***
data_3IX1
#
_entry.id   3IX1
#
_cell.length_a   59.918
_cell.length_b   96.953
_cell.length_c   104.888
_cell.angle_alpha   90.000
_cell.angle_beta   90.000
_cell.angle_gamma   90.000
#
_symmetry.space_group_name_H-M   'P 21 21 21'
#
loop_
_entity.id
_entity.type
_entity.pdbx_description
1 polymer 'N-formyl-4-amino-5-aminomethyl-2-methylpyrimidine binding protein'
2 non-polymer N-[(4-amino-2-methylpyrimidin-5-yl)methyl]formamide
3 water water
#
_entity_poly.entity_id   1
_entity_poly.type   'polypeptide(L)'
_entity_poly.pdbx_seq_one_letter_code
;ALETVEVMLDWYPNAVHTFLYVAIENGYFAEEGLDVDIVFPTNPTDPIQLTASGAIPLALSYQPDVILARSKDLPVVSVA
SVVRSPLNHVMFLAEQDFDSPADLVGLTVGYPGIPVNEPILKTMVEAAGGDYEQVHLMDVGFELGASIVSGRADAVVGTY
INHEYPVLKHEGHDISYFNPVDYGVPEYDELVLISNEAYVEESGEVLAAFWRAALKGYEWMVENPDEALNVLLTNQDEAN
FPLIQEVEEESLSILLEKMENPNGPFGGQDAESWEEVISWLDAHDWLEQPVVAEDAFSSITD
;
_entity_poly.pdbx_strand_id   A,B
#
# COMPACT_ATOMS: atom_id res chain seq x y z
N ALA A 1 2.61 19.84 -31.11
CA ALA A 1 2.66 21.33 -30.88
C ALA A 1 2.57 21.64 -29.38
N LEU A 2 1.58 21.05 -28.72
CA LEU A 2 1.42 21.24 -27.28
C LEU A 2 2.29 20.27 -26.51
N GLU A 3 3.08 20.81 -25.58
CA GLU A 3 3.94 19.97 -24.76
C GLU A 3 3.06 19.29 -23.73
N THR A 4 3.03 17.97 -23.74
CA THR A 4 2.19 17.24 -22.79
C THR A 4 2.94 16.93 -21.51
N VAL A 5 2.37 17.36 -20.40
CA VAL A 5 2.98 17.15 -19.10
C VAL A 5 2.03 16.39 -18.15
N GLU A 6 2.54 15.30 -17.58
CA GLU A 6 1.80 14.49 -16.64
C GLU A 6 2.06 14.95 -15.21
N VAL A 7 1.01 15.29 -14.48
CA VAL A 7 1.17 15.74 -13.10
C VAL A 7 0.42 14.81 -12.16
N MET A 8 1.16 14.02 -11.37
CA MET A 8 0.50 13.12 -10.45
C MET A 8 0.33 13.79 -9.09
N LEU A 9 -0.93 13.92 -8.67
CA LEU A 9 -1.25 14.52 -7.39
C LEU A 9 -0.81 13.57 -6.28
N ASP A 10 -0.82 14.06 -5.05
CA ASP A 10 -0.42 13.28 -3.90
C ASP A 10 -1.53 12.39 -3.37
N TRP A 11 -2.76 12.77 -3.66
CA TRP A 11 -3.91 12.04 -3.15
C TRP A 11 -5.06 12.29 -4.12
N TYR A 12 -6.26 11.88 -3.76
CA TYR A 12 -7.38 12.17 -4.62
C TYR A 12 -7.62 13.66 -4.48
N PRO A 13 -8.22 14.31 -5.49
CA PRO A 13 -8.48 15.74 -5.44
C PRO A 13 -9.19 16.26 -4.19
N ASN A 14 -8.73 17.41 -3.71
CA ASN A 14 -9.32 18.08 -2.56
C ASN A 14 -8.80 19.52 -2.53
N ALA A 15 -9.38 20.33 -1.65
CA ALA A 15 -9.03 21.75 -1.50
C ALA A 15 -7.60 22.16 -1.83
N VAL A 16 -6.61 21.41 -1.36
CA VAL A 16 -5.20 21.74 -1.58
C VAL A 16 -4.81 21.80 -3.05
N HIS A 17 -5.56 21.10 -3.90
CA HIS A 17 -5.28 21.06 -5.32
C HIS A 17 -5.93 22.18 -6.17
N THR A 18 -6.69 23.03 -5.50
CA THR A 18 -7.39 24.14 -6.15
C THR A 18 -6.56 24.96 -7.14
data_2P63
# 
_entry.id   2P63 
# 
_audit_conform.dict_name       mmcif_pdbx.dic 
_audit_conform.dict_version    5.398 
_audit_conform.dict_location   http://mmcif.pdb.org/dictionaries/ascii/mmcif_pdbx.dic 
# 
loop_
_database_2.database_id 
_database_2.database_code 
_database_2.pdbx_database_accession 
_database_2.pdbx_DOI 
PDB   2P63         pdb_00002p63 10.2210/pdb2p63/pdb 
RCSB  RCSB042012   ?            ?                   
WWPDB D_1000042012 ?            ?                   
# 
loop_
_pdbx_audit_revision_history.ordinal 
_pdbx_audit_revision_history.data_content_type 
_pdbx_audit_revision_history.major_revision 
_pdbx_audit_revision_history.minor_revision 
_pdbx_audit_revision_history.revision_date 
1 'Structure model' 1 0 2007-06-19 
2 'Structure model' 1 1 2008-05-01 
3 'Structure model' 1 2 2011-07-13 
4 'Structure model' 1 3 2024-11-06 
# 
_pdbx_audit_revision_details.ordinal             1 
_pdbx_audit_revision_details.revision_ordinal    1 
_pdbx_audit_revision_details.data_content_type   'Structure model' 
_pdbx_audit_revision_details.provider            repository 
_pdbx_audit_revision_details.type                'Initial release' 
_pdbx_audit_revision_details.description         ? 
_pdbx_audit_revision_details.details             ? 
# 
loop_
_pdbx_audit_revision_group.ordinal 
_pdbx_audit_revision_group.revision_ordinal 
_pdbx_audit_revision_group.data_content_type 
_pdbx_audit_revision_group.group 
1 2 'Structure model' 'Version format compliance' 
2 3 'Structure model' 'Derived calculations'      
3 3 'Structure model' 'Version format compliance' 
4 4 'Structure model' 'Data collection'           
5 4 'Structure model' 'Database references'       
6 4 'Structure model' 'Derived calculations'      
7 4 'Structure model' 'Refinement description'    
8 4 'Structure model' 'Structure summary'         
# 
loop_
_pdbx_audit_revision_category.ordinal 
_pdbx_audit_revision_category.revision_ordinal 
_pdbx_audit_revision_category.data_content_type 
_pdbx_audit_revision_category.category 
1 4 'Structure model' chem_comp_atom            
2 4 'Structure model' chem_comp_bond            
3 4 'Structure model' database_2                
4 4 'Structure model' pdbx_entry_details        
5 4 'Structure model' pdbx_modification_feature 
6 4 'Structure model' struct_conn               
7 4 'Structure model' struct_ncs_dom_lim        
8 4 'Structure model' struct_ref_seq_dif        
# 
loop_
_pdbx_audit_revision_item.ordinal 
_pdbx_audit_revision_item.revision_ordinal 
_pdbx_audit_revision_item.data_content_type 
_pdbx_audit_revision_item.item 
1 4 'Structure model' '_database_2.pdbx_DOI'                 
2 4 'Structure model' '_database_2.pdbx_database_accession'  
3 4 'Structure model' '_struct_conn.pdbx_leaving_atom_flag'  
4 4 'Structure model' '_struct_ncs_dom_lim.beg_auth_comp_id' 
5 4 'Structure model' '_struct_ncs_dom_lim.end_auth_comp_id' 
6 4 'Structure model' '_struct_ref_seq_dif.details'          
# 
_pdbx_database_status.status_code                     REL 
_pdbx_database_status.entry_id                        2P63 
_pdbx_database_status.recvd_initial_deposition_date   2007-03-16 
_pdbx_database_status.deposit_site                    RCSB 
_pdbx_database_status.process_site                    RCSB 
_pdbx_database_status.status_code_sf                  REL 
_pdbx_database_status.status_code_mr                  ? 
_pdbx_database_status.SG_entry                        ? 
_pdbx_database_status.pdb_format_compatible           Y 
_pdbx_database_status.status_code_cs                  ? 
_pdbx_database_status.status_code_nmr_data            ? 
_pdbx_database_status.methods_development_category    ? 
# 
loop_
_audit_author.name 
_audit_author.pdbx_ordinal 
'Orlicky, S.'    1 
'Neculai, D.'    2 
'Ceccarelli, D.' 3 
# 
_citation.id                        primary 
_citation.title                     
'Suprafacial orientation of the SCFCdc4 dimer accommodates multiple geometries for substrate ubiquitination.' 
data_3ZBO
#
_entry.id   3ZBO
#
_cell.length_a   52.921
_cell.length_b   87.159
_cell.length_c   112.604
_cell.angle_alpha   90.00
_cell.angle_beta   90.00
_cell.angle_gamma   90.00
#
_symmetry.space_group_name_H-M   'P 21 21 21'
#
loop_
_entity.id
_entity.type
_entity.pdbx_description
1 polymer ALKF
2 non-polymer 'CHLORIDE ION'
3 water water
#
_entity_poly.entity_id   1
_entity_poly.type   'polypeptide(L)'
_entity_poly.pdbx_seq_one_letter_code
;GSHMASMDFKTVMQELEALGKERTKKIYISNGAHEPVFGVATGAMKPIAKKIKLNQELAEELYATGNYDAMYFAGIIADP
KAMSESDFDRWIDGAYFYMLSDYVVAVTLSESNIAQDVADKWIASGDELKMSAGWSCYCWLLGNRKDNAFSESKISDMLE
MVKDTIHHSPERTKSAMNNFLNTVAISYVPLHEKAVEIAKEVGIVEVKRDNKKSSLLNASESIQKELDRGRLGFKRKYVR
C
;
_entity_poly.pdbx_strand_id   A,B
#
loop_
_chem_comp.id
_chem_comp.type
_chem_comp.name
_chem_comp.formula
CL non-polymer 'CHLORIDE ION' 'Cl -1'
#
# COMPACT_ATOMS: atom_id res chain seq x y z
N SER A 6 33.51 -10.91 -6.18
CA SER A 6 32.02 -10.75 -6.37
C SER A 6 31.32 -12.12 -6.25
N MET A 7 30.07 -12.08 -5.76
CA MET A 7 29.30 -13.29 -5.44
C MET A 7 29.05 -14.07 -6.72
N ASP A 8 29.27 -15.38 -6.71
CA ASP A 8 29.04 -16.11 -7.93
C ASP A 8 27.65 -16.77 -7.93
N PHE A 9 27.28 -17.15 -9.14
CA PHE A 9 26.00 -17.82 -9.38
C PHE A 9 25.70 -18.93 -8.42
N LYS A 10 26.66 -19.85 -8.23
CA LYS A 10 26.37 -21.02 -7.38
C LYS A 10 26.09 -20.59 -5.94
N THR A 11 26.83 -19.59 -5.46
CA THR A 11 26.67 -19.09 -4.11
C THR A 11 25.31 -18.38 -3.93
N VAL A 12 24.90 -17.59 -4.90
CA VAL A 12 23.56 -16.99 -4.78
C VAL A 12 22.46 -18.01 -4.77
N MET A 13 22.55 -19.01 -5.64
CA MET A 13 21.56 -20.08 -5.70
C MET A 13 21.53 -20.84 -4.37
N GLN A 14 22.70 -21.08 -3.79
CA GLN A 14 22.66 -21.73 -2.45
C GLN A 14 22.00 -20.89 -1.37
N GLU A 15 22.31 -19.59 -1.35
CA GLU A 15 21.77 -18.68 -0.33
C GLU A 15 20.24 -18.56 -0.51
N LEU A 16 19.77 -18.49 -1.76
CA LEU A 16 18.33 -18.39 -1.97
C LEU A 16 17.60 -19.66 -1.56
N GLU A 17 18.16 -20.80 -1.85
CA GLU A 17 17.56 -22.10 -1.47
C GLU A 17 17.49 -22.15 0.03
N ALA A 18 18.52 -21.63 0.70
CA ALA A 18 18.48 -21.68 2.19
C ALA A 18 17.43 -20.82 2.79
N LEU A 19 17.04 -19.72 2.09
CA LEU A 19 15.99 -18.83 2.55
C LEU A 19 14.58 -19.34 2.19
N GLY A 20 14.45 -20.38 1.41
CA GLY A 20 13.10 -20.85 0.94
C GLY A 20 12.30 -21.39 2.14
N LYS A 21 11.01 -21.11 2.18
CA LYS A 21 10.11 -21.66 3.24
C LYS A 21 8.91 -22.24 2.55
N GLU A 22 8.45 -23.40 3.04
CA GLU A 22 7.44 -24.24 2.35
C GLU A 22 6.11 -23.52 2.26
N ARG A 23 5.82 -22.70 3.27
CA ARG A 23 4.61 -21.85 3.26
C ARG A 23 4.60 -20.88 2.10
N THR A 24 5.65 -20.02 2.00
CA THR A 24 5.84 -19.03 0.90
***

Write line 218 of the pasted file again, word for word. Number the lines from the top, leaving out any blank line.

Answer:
_chem_comp.id